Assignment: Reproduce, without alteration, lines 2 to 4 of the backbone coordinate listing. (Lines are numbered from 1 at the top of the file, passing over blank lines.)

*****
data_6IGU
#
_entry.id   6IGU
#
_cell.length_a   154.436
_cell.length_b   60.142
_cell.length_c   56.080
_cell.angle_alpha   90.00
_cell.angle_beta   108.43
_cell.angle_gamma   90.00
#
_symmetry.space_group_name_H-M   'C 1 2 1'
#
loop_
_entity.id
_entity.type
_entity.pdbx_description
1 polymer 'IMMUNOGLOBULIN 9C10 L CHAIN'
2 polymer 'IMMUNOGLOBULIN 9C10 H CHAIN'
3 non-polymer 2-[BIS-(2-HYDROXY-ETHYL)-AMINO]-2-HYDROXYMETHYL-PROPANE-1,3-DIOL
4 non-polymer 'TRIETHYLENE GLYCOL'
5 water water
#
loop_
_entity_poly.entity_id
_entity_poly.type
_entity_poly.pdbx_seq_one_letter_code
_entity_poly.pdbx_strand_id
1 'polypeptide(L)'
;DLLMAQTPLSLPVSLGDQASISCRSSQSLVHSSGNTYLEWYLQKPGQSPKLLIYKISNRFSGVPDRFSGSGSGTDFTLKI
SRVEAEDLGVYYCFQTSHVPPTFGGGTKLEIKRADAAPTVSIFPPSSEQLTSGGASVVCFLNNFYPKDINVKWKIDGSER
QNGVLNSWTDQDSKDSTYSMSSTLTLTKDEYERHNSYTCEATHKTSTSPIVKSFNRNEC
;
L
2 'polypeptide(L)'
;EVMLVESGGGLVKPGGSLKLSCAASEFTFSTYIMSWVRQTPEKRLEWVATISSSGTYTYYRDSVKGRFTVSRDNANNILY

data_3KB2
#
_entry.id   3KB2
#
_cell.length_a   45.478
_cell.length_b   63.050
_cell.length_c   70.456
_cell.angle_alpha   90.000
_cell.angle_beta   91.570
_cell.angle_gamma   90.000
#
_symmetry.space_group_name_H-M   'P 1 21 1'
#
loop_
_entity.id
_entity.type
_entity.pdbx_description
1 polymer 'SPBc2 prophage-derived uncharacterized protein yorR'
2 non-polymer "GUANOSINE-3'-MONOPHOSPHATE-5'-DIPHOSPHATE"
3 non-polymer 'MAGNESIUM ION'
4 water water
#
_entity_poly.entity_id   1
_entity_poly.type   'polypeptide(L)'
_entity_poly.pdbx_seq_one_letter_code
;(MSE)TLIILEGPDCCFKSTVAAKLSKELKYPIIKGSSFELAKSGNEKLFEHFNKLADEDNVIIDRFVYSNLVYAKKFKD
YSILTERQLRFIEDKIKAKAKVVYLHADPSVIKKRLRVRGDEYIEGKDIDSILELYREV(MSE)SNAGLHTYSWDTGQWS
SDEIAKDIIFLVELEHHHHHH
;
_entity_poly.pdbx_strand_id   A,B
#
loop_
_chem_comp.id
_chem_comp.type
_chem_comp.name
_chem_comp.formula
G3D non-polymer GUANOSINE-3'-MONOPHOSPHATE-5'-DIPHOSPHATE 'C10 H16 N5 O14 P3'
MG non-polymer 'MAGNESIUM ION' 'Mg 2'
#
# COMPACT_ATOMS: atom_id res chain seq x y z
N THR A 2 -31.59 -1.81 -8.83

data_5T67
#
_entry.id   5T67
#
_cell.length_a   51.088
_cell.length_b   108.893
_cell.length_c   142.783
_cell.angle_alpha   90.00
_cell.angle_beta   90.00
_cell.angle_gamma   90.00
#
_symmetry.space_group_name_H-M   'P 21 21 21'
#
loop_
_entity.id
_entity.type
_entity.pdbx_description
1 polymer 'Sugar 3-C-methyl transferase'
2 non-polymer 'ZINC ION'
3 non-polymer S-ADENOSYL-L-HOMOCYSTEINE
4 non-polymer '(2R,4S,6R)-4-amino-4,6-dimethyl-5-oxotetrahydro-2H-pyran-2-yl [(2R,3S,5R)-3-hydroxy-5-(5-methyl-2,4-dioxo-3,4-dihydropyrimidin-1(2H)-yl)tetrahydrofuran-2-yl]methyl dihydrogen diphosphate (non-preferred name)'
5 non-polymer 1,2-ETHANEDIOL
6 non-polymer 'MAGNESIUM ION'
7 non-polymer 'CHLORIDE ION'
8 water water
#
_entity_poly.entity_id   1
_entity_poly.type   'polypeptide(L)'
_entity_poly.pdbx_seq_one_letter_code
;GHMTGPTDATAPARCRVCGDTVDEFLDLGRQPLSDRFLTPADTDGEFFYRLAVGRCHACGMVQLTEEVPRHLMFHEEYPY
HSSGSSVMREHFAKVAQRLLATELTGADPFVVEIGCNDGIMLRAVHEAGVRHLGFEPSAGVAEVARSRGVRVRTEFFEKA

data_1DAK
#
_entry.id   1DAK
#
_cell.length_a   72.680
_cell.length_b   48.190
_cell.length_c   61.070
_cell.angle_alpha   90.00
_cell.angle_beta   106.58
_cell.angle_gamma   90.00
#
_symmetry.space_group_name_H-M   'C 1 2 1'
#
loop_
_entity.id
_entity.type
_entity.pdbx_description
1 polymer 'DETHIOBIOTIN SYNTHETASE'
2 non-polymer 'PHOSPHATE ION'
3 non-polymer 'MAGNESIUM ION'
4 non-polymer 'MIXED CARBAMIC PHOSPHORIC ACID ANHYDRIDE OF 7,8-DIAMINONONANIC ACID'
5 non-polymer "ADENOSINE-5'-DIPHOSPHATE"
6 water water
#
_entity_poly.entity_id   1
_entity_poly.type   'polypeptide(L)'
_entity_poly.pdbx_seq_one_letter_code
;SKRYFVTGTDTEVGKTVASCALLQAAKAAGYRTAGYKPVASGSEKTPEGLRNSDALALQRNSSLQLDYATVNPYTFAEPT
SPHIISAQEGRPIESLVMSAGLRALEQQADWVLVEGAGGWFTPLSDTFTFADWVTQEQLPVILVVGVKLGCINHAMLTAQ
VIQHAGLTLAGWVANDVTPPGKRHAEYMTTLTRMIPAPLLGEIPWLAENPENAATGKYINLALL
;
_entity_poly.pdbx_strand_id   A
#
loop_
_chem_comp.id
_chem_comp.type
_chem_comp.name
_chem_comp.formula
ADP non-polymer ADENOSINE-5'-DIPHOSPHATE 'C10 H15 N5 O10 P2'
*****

#
_entry.id   6IGU
#